An interview with underground writer Scott Laudati
Scott Laudati is a young American writer, riding the waves of the country's Beatnik generation. His collection of poems Hawaiian Shirts in the Electric Chair and debut novel Play the Devil give a voice to millennials facing an uncertain future. So what's the twist? He's got a lot to say about Europe.
Born in New Jersey thirty years ago, Laudati gives voice to millennials: a generation facing unemployment and uncertain futures in spite of its high education. In this interview Laudati explains his position on the issues of the Generation Y at the time of Great Recession and terrorism in both Europe and the U.S. He also tells Café Babel about his work and influences, as well as his own perception of european values and culture.
Cafébabel: How did you become a writer?
Scott Laudati: It was actually the sister of Jack Antonoff [NB. American singer from band Bleachers] that made me start writing. I used to work for a record label he was on. We’d all go out to eat and his sister Rachel and I would be at the end of the table so the label could discuss business. She was older and I immediately had a crush on her. She told me once she wanted to be a writer. I was 15 I think, and right there I just said to myself “you have to be a writer”. I never saw her again after that but she changed the course of my life.
Cafébabel: You’ve referred to yourself in the past as a “Jim Carroll kind of guy”. Can you tell us more about yourself, and which writers have influenced your work?
Scott Laudati: Jim Carroll [NB. American author] took what the beatniks were doing a little further. He simplified their poetry; brought it away from Whitman and jazz, and did the whole punk rock thing. It was easy to read, but still decorated. I feel like there’s something lacking in the poets that came after Carroll. They’ve figured out how to simplify, but in doing so they lose all the substance.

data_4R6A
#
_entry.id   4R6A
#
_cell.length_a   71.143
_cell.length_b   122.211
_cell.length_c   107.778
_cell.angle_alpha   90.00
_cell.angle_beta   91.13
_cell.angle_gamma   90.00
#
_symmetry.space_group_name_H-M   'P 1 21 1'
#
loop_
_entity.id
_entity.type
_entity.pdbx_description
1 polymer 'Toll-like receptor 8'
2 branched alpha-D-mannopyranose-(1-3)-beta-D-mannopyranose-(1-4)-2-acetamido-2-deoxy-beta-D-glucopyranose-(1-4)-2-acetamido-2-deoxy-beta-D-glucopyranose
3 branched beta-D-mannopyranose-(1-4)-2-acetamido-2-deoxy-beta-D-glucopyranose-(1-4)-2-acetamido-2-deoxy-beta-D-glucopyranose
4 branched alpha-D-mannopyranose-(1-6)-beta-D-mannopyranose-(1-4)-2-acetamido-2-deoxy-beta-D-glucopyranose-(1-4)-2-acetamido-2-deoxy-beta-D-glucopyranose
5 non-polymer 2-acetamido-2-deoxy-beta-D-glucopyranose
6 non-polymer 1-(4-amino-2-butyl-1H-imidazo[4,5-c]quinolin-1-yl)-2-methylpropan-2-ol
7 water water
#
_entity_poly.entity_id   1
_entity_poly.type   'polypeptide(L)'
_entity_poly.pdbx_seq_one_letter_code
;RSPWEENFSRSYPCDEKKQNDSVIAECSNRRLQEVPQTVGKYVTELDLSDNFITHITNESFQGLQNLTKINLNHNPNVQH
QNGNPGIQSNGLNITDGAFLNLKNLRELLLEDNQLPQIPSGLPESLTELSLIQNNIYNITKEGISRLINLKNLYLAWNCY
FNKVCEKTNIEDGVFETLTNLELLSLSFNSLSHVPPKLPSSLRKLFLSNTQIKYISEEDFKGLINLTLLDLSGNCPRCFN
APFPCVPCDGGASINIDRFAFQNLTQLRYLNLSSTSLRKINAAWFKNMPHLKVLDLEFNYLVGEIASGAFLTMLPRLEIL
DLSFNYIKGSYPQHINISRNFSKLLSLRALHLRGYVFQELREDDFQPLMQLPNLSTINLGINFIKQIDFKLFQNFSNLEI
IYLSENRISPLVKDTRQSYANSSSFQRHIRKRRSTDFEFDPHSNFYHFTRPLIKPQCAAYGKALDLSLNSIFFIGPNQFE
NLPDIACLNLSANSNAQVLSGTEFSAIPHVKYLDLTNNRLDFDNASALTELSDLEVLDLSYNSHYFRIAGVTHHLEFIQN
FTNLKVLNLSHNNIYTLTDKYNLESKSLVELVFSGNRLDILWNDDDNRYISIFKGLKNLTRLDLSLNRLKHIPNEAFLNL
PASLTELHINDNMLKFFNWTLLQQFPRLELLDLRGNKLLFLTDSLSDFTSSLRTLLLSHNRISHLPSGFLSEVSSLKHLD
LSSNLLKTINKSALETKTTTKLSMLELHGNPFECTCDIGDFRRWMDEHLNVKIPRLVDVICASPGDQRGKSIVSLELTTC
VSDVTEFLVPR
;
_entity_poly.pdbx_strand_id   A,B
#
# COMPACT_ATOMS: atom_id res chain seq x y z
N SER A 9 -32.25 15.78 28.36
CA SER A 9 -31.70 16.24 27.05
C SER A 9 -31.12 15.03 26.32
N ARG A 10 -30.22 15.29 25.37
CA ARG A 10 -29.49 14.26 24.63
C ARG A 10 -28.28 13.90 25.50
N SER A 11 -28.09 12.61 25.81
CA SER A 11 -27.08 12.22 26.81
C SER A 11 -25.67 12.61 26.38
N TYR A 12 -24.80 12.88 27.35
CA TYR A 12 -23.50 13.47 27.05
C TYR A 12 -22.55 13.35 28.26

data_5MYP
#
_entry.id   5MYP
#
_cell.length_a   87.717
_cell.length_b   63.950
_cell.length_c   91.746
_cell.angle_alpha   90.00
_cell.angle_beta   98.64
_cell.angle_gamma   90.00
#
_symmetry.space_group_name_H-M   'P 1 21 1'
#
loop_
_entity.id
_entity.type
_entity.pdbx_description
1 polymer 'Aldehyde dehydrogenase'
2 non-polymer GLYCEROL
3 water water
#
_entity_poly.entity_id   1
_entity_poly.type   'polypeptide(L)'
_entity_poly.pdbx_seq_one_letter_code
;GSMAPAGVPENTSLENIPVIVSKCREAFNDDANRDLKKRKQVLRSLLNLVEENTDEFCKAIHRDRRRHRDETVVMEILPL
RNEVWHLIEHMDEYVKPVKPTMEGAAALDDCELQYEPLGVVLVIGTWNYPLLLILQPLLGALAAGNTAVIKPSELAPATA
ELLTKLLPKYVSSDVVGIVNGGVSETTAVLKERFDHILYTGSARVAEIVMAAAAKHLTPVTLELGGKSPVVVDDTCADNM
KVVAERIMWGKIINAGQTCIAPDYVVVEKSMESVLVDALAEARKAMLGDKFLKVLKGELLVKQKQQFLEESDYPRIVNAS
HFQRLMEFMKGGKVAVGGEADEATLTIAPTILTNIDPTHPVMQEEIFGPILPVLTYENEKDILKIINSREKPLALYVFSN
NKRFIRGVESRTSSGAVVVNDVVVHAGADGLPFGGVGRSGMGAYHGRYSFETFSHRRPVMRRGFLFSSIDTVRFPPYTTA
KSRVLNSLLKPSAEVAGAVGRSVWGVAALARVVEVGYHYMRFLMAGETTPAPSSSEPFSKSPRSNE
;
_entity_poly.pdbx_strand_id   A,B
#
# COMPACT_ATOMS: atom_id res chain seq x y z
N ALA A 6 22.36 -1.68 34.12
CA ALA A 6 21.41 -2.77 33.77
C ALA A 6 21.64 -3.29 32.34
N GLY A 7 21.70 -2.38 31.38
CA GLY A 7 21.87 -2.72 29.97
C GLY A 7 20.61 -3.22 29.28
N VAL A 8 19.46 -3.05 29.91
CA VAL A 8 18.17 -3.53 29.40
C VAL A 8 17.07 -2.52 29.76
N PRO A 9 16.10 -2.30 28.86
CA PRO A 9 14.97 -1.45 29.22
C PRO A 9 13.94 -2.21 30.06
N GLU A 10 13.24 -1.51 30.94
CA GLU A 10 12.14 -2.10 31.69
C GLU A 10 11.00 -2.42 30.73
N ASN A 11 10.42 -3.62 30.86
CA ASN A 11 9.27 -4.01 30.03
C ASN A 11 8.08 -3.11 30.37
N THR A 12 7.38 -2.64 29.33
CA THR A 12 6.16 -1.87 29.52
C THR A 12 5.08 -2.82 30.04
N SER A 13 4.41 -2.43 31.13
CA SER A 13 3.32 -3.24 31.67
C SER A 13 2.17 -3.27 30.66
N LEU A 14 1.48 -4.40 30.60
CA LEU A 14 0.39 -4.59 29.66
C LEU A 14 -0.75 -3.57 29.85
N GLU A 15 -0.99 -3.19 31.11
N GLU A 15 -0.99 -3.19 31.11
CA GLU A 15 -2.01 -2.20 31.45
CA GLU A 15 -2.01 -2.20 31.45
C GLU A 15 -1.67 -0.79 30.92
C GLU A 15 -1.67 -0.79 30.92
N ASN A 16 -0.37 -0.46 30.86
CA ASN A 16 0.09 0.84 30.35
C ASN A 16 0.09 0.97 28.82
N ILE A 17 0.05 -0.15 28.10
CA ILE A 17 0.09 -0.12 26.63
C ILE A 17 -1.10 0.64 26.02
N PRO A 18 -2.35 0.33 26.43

My biggest influence is probably Conor Oberst and his lyrics. Anytime I think I’ve written something perfectly, I listen to one of his songs and I realise he’s already said it better – and usually with a lot less words.
Cafébabel: Your novel Play the Devil is set right after the Great Recession, in which the protagonist moves back home after graduating from college – in debt and unemployed. Is this a reflection of a greater reality in Europe and the U.S. for millennials?
Scott Laudati: I was just writing about life as it was happening, and the whole world happened to go insane. Overnight, my government sucked two trillion out of the economy and handed it to the banks. Greece fell apart. Russell Brand was marching through the streets of London. No one really seemed to care that their children’s futures just disappeared. They didn’t get angry at the banks, they got mad at their kids for having to move home after college.
I don’t know what these parents and teachers are thinking when they make all the kids go to college. The world needs plumbers and electricians. These are great jobs, and [as it stands] no one knows how to do anything… Parents don’t seem to have any problem voluntarily turning their kids into debt machines. The only people I know making any money are the ones who skipped college, went to a trade school, and immediately joined the workforce with no debt. I try to make my anger at the older generation apparent in Play the Devil, for scamming all of us millennials.
Cafébabel: Are unqualified jobs and manual labour very common amongst American youth? What are the differences you see with regards to Europe?